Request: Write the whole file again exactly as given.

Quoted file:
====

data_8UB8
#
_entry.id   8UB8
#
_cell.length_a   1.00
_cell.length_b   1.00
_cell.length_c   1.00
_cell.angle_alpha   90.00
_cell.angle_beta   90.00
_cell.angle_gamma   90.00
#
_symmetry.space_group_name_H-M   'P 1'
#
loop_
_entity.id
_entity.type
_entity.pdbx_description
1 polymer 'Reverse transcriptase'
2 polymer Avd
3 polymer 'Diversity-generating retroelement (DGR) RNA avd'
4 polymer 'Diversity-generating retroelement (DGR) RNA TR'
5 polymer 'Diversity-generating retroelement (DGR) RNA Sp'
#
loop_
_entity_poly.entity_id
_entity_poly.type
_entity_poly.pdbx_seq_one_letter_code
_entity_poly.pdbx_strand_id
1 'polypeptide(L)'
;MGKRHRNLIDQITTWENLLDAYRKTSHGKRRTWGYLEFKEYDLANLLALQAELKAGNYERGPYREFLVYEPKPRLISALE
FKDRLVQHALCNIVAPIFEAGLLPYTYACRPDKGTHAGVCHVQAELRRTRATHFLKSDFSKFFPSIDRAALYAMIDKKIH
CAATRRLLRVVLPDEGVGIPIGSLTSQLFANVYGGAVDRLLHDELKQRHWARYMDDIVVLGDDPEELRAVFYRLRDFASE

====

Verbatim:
data_8UB8
#
_entry.id   8UB8
#
_cell.length_a   1.00
_cell.length_b   1.00
_cell.length_c   1.00
_cell.angle_alpha   90.00
_cell.angle_beta   90.00
_cell.angle_gamma   90.00
#
_symmetry.space_group_name_H-M   'P 1'
#
loop_
_entity.id
_entity.type
_entity.pdbx_description
1 polymer 'Reverse transcriptase'
2 polymer Avd
3 polymer 'Diversity-generating retroelement (DGR) RNA avd'
4 polymer 'Diversity-generating retroelement (DGR) RNA TR'
5 polymer 'Diversity-generating retroelement (DGR) RNA Sp'
#
loop_
_entity_poly.entity_id
_entity_poly.type
_entity_poly.pdbx_seq_one_letter_code
_entity_poly.pdbx_strand_id
1 'polypeptide(L)'
;MGKRHRNLIDQITTWENLLDAYRKTSHGKRRTWGYLEFKEYDLANLLALQAELKAGNYERGPYREFLVYEPKPRLISALE
FKDRLVQHALCNIVAPIFEAGLLPYTYACRPDKGTHAGVCHVQAELRRTRATHFLKSDFSKFFPSIDRAALYAMIDKKIH
CAATRRLLRVVLPDEGVGIPIGSLTSQLFANVYGGAVDRLLHDELKQRHWARYMDDIVVLGDDPEELRAVFYRLRDFASE